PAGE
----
First of all, most reliable accounts indicate that approximately 75 percent of the youths reaching the US border with Mexico are from Central America, particularly Honduras, El Salvador and Guatemala. These young people risk a harrowing journey across the spine of Mexico, where they are shook down for money, sometimes kidnapped, sometimes shot by paramilitary groups or the police, and in general face a gauntlet of life-threatening obstacles as they attempt to traverse Mexico to reach the United States. (Often the journey involves riding on top of a notorious freight train that is seen as a source of income and slave labor to different thugs in Mexico.)
How serious a risk is the undertaking of being young and in flight? Consider that you see photos of young people with only one arm. Often that's from falling under the train that moves from south to north in Mexico, sometimes from being thrown off the top of the cars because they could not pay enough money to bandits shaking them down.
JANE STILLWATER FOR BUZZFLASH AT TRUTHOUT
There was a gun show in San Francisco last weekend and hundreds of people were already lined up at the door and waiting, hours ahead of the opening bell. Why? "We want to buy guns, of course, but we also want to buy ammunition." Of course. What is the use of having a gun if you don't have any ammunition?
And what is the use of buying just one gun when you can buy two? Or three or four -- or a hundred.
And what is the use of owning a derringer when you can own a pistol? And why own a pistol when you can easily trade up and buy a semiautomatic weapon instead? And why just have a semiautomatic weapon when you can get your hands on an AK-47? Or a rocket-launcher -- better yet!
WILLIAM RIVERS PITT FOR BUZZFLASH AT TRUTHOUT
In all the darkness, the teeth-grinding fury, the disgust, and the desperate temptation to surrender to despair, I remember:
That Black people who were brought here in chains won their freedom, and then more freedom, and then equal status under the law. It was a long and horror-filled road, it should never have happened, but we as a nation fixed it, and many of us fight for it still (because, sadly, we have to).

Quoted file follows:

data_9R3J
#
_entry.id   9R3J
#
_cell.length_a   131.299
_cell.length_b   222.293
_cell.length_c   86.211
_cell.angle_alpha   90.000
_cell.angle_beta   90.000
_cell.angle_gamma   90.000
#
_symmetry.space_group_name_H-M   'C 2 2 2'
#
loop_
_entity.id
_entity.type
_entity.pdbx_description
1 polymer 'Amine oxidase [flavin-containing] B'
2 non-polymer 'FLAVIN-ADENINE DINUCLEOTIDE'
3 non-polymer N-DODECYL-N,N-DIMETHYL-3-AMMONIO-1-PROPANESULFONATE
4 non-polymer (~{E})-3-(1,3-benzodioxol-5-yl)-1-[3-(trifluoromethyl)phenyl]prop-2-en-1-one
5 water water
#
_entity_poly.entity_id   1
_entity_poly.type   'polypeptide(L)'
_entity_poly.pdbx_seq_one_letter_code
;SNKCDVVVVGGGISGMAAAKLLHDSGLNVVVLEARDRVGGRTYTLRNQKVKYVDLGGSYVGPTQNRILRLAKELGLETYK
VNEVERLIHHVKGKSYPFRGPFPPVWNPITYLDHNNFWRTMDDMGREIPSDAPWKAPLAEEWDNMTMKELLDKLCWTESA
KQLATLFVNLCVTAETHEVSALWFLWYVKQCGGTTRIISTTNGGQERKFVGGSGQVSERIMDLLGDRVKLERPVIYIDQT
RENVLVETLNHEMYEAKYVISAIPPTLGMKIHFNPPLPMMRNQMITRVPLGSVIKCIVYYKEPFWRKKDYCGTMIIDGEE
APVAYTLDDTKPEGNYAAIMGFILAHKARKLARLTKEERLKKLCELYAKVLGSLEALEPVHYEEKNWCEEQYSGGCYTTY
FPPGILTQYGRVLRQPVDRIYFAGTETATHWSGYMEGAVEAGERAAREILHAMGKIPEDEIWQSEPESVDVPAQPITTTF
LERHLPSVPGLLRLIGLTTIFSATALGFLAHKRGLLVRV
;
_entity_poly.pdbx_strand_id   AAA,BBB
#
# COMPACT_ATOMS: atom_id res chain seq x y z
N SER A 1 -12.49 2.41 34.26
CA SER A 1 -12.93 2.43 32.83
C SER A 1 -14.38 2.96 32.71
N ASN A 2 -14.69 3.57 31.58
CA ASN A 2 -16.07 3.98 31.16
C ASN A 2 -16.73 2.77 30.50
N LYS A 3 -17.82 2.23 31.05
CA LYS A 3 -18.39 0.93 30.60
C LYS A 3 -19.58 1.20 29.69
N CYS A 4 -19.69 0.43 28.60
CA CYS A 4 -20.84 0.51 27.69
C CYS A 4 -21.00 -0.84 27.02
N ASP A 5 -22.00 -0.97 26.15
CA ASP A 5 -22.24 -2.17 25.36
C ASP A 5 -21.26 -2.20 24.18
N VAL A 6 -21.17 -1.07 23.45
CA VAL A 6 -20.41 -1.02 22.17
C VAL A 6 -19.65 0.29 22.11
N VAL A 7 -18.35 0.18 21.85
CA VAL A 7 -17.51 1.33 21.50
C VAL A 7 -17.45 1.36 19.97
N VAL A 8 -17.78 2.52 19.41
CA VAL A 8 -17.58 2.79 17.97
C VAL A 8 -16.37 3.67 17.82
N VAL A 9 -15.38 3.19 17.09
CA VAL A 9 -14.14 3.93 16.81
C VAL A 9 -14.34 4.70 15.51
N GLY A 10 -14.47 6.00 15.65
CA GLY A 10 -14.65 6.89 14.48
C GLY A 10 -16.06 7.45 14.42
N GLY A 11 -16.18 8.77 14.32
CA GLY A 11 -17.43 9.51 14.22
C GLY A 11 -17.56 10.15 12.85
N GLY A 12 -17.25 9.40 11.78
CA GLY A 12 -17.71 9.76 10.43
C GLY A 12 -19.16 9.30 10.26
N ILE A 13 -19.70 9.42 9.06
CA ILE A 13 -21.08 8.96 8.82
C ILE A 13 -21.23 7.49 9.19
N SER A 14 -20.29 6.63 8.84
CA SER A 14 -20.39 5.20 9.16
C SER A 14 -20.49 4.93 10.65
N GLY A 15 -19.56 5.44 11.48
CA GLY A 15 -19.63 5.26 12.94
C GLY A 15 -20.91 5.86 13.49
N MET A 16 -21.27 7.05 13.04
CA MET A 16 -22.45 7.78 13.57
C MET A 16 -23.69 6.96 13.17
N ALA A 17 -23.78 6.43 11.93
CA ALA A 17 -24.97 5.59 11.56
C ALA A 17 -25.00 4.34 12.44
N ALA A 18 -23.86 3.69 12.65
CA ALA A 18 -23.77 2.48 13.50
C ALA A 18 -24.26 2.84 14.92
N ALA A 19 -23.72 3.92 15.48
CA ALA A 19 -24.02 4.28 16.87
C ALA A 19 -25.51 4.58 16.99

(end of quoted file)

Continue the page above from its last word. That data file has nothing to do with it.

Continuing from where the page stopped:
That women have only had the right to vote for 95 of the years this country has existed, which frankly blows my whole mind. We as a nation fixed that, and many of us fight for it still (because, sadly, we have to).
That growing old used to be a dead-bang guarantee of growing poor. We as a nation fixed that, and many of us fight for it still (because, sadly, we have to).
That 146 people, mostly women, died in the Triangle Shirtwaist fire because as workers, they had no rights. We as a nation fixed that, and many of us fight for it still (because, sadly, we have to).
That marriage rights existed in a state of apartheid, to the exclusion of LGTB people, until the dam broke recently. We as a nation are still fixing that, and many of us fight for it still (because, sadly, we have to).
The curious thought experiment that is the United States of America is built on a lot of mythology, and a lot of greed, and the machinery of that construction was lubricated with an ocean of Native American and African blood...but it has a lot of soul, too, and an astonishing amount of potential.
ROBERT KOEHLER FOR BUZZFLASH AT TRUTHOUT
Let’s take a stroll along the third rail of American culture, shall we?
We can follow it straight into the grocery store, where Joy DeGruy and her sister-in-law are standing at the checkout line. The sister-in-law, who is biracial but looks white, chats amiably with the clerk as she writes out a check for her groceries, and life is lovely as can be. But when Joy, who is black, tries to pay for her groceries, the clerk stares at her coldly and asks for two pieces of ID, then searches for her name on the “bad check” list. Joy’s 10-year-old daughter, standing with her mom, wells up with tears, unable to fathom why this sweet, friendly checkout girl has suddenly turned mean.
Well, here’s why: “. . .these people are a danger to America greater and more insuperable than any of those that menaced the other great civilized states of the world.”
We just need to follow the third rail back to 1884, as Harvard scholar Nathaniel Southgate Shaler (quoted above) holds forth in Atlantic magazine. Or back, back, across time and oceans, to a 15th century papal directive: “Any land that was not inhabited by Christians was available to be ‘discovered.’”
The third rail is, of course, race — racial insanity, actually: the schism, deeper than the Mariana Trench, separating Europe from the rest of humanity. We’ve inherited it and we’re stuck with it, whether we’re black or white, brown or red, light-skinned or dark-skinned, abolitionist or flag-waving son of the Old South. And we don’t talk about it, at least not during the normal course of the day. But race is ever-present as we go about our lives, igniting emotions we usually succeed in politely suppressing, unless . . . oh, an African-American woman, say, wants to write a check for her groceries.
STEVEN JONAS MD, MPH FOR BUZZFLASH AT TRUTHOUT